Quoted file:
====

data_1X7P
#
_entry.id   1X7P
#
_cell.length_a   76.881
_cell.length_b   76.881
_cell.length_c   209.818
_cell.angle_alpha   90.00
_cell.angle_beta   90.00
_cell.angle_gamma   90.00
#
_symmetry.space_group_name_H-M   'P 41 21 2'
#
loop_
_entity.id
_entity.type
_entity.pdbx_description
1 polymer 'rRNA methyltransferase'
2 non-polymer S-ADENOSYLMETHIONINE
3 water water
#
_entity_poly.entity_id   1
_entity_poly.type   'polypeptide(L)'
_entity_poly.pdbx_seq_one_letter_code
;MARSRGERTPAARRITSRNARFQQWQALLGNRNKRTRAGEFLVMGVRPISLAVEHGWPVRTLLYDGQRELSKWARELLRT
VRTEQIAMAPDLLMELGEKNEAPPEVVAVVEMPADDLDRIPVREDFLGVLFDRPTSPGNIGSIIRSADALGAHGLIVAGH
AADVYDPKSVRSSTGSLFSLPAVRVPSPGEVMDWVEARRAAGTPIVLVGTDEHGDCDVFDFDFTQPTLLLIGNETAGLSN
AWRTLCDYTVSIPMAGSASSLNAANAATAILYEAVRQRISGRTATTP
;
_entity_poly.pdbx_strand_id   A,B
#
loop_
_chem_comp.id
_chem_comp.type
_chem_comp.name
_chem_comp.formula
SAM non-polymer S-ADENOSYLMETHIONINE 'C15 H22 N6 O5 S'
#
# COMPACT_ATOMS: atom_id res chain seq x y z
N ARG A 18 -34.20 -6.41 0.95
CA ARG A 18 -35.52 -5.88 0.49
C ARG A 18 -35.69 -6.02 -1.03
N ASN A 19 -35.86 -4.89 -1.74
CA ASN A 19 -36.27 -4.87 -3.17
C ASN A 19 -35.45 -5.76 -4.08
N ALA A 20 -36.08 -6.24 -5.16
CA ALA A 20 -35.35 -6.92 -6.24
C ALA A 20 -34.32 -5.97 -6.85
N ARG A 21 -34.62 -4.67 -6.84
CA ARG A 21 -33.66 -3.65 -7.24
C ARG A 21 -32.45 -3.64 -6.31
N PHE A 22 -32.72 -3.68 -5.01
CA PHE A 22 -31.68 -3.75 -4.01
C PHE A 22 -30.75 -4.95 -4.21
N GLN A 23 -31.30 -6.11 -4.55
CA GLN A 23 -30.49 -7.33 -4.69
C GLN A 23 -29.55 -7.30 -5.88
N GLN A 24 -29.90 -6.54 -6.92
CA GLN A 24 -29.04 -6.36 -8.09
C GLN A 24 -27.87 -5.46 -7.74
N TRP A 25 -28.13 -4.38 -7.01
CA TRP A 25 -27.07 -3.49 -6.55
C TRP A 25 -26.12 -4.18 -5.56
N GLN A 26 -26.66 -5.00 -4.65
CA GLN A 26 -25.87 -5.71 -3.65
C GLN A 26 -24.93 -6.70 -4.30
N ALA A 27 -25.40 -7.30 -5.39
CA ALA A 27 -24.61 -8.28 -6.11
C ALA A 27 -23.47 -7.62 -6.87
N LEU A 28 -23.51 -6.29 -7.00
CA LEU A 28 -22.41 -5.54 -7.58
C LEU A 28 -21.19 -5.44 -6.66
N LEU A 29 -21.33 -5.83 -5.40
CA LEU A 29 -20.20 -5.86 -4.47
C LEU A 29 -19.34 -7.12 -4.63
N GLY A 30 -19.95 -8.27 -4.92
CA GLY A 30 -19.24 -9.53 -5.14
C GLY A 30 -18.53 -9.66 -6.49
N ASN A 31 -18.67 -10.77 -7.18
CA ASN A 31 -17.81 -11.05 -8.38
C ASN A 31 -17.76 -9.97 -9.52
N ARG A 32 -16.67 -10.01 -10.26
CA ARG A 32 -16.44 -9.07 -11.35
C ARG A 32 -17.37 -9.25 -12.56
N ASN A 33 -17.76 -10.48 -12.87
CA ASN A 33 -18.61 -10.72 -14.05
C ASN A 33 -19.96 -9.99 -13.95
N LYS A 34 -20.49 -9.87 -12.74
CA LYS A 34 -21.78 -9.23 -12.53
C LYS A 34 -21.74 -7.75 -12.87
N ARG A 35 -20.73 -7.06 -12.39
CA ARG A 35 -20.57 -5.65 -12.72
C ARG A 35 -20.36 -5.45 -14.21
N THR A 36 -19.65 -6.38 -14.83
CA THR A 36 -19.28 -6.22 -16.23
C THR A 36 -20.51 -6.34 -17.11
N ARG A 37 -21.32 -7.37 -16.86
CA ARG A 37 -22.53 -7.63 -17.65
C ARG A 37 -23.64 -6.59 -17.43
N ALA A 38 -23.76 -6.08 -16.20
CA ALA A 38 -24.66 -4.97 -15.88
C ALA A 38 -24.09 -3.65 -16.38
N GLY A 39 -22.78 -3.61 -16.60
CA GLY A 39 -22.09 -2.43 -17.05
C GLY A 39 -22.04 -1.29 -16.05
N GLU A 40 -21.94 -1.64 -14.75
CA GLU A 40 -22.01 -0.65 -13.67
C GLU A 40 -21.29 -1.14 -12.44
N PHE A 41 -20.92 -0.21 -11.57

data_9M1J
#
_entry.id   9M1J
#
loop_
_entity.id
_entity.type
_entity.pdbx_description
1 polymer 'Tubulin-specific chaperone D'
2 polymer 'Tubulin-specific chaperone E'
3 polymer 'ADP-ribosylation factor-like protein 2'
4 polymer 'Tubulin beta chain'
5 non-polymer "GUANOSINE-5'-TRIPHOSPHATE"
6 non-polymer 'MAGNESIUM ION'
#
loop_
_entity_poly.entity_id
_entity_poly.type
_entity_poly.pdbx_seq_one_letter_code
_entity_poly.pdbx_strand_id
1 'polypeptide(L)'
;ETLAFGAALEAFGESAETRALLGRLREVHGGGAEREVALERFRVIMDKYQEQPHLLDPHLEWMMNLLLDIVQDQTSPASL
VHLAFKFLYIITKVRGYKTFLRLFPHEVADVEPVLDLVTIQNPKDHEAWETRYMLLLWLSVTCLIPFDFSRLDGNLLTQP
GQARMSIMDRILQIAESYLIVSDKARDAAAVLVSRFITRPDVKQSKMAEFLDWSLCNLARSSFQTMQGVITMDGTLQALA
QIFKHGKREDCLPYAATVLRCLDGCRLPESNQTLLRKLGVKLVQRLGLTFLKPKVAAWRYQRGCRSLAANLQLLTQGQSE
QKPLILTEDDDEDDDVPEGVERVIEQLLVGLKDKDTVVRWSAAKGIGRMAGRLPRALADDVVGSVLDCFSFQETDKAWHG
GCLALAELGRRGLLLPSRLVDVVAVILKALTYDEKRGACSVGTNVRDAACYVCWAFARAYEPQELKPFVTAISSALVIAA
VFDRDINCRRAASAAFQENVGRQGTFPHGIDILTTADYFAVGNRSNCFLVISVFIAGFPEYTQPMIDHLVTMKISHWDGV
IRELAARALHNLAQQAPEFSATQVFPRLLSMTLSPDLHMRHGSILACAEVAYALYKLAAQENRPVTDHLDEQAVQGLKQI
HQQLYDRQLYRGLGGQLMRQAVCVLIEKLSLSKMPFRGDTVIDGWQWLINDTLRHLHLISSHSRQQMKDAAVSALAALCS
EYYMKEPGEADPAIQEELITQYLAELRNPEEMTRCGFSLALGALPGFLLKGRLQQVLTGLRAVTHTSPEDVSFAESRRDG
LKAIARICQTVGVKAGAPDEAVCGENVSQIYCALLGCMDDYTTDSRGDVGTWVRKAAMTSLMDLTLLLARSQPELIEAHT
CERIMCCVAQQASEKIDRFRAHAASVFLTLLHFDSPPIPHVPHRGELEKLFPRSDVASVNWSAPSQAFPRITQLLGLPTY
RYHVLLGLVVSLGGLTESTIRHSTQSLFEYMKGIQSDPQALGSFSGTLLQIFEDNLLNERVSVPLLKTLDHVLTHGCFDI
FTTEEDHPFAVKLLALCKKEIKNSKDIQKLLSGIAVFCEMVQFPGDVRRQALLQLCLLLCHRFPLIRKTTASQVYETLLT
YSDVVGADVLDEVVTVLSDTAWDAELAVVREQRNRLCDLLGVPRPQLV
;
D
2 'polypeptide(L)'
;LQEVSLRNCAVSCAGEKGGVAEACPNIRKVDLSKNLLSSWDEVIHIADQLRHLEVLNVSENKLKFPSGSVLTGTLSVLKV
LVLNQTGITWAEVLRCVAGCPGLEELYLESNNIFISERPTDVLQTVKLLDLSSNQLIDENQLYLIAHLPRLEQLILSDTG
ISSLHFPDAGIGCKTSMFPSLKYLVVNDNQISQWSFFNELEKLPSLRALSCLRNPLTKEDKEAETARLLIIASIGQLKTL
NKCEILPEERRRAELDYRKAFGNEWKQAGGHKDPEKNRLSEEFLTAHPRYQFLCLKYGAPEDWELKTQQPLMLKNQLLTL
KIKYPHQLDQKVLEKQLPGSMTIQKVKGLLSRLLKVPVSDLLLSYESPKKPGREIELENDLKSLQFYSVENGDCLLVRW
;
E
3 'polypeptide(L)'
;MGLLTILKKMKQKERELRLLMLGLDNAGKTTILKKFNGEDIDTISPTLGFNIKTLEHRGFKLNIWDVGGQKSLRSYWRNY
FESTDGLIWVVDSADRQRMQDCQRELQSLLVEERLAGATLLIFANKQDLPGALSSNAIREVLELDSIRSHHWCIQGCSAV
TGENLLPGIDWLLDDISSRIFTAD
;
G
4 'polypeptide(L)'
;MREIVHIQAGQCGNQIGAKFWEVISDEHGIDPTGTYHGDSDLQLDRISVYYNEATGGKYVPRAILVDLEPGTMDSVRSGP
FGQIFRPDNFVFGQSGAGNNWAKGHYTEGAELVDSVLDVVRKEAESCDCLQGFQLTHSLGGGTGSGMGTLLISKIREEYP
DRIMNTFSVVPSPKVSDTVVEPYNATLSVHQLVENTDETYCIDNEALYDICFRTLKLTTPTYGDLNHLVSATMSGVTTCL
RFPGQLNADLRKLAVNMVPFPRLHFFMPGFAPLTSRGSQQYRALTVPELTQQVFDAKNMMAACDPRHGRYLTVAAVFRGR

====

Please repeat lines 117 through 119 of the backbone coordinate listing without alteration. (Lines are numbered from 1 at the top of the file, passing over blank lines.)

_entity.pdbx_description
1 polymer 'Tubulin-specific chaperone D'
2 polymer 'Tubulin-specific chaperone E'